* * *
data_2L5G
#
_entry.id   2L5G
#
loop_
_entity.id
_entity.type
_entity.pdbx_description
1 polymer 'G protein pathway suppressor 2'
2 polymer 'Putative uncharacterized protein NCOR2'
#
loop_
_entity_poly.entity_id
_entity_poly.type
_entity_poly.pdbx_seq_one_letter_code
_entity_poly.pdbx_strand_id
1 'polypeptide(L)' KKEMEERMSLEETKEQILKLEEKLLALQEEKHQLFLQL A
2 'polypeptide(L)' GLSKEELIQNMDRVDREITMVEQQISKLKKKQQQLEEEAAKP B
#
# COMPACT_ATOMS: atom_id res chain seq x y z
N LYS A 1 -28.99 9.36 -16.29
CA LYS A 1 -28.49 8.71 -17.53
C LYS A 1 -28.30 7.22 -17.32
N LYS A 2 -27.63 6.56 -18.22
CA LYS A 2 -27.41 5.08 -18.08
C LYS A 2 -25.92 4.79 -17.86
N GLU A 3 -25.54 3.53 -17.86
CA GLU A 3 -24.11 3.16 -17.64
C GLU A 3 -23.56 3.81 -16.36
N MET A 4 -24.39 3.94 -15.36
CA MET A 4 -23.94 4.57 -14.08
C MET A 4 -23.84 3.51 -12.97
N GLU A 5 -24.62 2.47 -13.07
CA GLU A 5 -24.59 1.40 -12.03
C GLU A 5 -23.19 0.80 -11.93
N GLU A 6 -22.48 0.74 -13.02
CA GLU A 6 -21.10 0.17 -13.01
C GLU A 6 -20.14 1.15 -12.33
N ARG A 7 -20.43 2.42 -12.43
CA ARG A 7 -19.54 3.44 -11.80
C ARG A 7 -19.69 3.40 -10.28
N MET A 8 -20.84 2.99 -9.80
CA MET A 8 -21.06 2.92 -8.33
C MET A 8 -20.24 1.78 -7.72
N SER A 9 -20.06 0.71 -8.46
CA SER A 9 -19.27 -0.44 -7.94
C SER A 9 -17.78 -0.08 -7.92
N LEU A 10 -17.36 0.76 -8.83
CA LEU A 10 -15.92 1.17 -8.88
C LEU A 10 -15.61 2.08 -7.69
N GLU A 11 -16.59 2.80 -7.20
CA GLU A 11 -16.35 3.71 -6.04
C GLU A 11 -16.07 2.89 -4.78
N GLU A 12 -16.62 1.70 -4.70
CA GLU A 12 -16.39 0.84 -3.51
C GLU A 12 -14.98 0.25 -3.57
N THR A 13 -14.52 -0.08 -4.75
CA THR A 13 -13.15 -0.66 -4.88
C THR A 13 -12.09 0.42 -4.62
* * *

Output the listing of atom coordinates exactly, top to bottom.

data_2L5G
#
_entry.id   2L5G
#
loop_
_entity.id
_entity.type
_entity.pdbx_description
1 polymer 'G protein pathway suppressor 2'
2 polymer 'Putative uncharacterized protein NCOR2'
#
loop_
_entity_poly.entity_id
_entity_poly.type
_entity_poly.pdbx_seq_one_letter_code
_entity_poly.pdbx_strand_id
1 'polypeptide(L)' KKEMEERMSLEETKEQILKLEEKLLALQEEKHQLFLQL A
2 'polypeptide(L)' GLSKEELIQNMDRVDREITMVEQQISKLKKKQQQLEEEAAKP B
#
# COMPACT_ATOMS: atom_id res chain seq x y z
N LYS A 1 -28.99 9.36 -16.29
CA LYS A 1 -28.49 8.71 -17.53
C LYS A 1 -28.30 7.22 -17.32
N LYS A 2 -27.63 6.56 -18.22
CA LYS A 2 -27.41 5.08 -18.08
C LYS A 2 -25.92 4.79 -17.86
N GLU A 3 -25.54 3.53 -17.86
CA GLU A 3 -24.11 3.16 -17.64
C GLU A 3 -23.56 3.81 -16.36
N MET A 4 -24.39 3.94 -15.36
CA MET A 4 -23.94 4.57 -14.08
C MET A 4 -23.84 3.51 -12.97
N GLU A 5 -24.62 2.47 -13.07
CA GLU A 5 -24.59 1.40 -12.03
C GLU A 5 -23.19 0.80 -11.93
N GLU A 6 -22.48 0.74 -13.02
CA GLU A 6 -21.10 0.17 -13.01
C GLU A 6 -20.14 1.15 -12.33
N ARG A 7 -20.43 2.42 -12.43
CA ARG A 7 -19.54 3.44 -11.80
C ARG A 7 -19.69 3.40 -10.28
N MET A 8 -20.84 2.99 -9.80
CA MET A 8 -21.06 2.92 -8.33
C MET A 8 -20.24 1.78 -7.72
N SER A 9 -20.06 0.71 -8.46
CA SER A 9 -19.27 -0.44 -7.94
C SER A 9 -17.78 -0.08 -7.92
N LEU A 10 -17.36 0.76 -8.83
CA LEU A 10 -15.92 1.17 -8.88
C LEU A 10 -15.61 2.08 -7.69
N GLU A 11 -16.59 2.80 -7.20
CA GLU A 11 -16.35 3.71 -6.04
C GLU A 11 -16.07 2.89 -4.78
N GLU A 12 -16.62 1.70 -4.70
CA GLU A 12 -16.39 0.84 -3.51
C GLU A 12 -14.98 0.25 -3.57
N THR A 13 -14.52 -0.08 -4.75
CA THR A 13 -13.15 -0.66 -4.88
C THR A 13 -12.09 0.42 -4.62